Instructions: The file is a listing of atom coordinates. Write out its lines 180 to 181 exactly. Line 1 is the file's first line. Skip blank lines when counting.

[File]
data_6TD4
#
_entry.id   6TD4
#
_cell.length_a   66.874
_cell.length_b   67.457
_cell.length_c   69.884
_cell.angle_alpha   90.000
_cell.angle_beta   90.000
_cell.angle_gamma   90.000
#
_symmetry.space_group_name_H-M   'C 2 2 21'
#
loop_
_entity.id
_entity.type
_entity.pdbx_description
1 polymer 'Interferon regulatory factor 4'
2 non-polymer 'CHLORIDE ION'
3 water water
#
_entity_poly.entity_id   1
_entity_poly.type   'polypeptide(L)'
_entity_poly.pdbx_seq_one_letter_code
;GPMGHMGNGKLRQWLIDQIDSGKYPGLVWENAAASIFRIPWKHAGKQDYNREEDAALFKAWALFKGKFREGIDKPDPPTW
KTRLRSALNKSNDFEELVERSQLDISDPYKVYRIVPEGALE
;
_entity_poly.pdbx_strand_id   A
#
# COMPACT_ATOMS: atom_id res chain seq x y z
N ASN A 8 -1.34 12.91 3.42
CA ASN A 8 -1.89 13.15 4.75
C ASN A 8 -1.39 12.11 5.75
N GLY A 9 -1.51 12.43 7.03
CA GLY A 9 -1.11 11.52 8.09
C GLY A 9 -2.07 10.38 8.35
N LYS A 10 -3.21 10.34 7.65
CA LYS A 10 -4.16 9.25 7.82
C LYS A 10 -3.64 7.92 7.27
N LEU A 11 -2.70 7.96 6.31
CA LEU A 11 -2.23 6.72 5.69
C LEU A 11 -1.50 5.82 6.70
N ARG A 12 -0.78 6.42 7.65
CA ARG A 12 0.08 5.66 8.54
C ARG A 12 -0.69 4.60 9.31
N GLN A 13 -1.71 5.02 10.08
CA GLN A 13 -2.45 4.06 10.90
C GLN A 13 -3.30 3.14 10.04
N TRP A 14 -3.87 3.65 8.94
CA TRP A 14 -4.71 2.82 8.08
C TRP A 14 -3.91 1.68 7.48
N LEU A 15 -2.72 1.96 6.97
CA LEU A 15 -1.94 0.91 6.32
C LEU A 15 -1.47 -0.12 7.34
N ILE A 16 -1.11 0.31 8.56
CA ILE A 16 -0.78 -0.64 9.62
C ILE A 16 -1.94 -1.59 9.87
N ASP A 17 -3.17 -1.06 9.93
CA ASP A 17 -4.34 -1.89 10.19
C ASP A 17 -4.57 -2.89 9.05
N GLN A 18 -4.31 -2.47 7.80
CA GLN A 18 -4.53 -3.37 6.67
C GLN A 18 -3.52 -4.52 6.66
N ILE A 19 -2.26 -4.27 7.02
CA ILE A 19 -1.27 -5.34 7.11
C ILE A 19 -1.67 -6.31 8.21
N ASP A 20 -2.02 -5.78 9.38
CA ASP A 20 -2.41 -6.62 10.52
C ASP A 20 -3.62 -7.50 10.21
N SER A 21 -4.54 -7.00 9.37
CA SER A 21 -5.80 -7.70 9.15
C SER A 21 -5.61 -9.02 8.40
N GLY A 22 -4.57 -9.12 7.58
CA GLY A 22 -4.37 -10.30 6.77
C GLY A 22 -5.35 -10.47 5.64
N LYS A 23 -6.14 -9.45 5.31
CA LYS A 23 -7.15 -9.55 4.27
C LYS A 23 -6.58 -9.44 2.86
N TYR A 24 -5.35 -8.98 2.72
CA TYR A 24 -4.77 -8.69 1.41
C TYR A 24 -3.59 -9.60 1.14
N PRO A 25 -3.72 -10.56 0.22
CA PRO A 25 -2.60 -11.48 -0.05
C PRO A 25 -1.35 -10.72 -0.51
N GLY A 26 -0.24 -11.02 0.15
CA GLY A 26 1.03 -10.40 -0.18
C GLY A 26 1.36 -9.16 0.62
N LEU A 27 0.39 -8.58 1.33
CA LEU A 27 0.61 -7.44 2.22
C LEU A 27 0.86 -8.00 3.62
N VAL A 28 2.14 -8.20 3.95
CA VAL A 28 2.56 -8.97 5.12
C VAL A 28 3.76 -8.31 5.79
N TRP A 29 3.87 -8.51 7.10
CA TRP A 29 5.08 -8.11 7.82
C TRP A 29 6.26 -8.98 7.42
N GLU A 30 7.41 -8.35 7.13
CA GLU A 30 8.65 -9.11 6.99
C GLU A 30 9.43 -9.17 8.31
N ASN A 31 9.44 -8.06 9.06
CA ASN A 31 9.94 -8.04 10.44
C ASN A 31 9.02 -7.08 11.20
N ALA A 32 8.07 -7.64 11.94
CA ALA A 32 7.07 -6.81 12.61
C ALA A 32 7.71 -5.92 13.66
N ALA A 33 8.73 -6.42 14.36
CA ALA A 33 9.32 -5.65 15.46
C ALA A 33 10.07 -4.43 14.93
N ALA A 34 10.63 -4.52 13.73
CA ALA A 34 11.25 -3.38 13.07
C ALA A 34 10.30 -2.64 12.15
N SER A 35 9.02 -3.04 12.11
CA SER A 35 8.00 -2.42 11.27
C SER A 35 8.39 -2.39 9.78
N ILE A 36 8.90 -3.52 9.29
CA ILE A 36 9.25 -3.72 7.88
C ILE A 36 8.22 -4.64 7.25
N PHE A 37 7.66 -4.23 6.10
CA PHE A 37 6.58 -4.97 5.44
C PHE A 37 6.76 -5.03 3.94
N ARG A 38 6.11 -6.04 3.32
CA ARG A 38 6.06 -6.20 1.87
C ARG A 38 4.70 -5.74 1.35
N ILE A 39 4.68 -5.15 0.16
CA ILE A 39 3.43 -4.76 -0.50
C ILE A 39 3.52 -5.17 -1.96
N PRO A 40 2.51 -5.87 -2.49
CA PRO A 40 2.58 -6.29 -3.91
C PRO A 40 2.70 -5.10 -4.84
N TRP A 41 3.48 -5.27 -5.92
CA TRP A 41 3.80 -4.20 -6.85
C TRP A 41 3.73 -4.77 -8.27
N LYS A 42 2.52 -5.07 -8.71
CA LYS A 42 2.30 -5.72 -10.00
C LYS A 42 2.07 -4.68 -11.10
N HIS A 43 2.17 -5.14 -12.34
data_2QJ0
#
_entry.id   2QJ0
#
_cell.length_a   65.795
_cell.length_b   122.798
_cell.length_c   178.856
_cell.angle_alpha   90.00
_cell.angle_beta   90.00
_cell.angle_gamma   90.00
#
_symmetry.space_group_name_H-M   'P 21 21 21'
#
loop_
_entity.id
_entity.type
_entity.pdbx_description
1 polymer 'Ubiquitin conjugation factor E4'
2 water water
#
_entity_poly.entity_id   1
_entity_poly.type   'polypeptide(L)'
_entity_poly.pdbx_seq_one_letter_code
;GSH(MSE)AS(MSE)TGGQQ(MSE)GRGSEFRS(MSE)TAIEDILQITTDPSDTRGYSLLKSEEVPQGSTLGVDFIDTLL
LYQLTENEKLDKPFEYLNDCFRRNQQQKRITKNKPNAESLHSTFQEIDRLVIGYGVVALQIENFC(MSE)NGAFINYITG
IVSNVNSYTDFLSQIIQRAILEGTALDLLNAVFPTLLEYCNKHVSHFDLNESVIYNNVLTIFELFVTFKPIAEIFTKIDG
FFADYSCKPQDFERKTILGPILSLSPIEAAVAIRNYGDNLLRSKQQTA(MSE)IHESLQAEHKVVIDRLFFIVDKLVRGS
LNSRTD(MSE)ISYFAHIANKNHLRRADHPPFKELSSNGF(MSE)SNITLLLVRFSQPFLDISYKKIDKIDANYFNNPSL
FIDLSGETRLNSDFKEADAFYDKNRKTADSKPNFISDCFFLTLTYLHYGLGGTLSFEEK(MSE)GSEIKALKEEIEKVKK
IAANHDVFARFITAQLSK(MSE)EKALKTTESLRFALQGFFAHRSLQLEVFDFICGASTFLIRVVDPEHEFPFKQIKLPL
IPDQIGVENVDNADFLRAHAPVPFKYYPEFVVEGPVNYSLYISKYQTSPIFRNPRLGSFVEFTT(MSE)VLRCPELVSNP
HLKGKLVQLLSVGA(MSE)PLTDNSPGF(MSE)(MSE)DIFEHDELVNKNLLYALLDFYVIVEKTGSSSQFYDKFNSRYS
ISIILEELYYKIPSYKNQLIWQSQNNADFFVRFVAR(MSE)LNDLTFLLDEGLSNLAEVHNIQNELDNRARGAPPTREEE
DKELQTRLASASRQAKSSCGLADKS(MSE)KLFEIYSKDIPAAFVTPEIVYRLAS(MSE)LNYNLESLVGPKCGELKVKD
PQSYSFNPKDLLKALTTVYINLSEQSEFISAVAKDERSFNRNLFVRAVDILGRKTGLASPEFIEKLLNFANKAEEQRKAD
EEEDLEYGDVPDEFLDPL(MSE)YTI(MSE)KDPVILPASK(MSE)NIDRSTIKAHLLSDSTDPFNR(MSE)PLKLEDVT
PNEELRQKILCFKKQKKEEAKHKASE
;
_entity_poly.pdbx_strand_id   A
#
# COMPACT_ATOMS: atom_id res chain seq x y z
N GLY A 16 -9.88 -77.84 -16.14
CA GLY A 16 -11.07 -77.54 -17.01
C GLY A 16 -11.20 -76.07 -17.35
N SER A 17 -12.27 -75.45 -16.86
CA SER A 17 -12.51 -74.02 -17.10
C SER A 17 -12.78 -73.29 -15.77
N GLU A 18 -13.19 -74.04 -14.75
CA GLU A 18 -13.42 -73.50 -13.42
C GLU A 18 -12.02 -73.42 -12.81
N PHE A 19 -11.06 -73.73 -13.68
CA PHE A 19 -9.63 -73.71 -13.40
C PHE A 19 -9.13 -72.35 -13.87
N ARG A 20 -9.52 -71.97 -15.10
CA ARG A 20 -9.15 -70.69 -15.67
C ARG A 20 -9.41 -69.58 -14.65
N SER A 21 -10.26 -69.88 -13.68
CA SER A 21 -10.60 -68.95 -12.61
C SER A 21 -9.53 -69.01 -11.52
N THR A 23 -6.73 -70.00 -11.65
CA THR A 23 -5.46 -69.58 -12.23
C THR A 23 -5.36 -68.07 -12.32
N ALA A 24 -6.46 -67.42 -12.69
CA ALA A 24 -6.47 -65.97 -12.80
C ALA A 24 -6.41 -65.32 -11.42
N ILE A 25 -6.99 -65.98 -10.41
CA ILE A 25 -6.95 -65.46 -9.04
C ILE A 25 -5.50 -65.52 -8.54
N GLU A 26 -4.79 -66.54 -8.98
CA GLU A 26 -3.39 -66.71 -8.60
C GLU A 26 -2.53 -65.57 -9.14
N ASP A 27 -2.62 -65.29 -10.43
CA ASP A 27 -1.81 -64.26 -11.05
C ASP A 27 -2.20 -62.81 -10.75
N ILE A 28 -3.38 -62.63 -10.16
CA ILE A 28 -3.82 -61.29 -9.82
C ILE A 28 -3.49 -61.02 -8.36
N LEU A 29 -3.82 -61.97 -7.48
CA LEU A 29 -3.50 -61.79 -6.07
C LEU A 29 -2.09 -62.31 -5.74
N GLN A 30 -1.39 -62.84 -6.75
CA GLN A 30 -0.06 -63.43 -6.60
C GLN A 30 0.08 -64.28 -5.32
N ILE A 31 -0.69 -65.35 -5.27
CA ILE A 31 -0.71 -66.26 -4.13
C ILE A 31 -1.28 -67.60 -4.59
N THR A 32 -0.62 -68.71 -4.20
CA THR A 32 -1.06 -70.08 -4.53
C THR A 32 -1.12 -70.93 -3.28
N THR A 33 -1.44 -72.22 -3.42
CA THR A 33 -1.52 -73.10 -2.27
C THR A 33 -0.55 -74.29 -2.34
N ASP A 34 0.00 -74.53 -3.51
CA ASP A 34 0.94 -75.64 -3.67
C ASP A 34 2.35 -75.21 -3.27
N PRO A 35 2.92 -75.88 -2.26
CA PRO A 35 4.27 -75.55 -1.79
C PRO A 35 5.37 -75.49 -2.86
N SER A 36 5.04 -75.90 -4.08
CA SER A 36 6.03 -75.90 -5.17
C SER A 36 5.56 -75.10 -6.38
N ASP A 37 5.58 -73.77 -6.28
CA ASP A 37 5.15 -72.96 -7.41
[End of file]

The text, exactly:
C GLY A 16 -11.20 -76.07 -17.35
N SER A 17 -12.27 -75.45 -16.86